short s = 'A'; is acceptable
c = 'A';
s = c; is not, an explicit cast is required.
char c = Short.MAX_VALUE;
char c1 = Character.MAX_VALUE;
short s = (short)c;
short s1 = (short) c1;
Originally posted by John Paverd:
oops - already been answered while i was typing a reply - must type faster
Originally posted by bobby chaurasia:
Just extending the discussion a bit further:
6) a = a + 1; // fails , possible loss of precision.
case 6: How do we explain this >>>>
the compiler already knows the value of a, so adding 1 why does it require a explicit cast ?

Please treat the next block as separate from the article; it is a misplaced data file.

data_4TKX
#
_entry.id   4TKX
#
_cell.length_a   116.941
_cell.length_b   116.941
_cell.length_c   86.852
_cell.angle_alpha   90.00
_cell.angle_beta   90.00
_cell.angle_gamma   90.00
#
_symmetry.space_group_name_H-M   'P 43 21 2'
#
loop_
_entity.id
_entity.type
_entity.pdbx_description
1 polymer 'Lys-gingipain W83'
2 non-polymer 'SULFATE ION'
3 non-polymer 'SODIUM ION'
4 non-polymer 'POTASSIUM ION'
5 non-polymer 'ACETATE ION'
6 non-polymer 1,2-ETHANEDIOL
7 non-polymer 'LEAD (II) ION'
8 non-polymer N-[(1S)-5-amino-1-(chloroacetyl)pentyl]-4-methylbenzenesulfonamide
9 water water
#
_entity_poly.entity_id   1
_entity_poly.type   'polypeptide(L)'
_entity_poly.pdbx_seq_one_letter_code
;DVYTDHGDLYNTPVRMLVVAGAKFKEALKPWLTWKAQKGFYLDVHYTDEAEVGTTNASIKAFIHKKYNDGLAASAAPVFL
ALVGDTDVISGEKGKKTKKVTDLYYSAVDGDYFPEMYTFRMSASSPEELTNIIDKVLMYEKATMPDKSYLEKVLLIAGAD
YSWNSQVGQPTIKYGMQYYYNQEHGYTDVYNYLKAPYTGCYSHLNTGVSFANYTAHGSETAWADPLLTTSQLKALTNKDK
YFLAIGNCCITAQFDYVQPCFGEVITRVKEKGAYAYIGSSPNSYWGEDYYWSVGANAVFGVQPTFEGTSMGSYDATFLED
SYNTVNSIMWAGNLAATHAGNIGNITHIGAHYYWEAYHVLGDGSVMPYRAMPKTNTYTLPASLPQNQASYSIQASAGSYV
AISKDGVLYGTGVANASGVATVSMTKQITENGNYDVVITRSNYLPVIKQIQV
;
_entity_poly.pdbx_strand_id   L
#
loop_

c1 is too big for a short -- but in Java things just roll over -- if you go beyond the high value, it'll wrap down to the negative and keep going -- no overflow errors. So when you tried storing 65535 in a short -- it rolled over and ended up with a -1
Since short is signed, and the first bit of s1 is 1, the number stored in s1 must be negative. See the recent posts that explain how to determine the magnitude of a negative number, given its hex representation.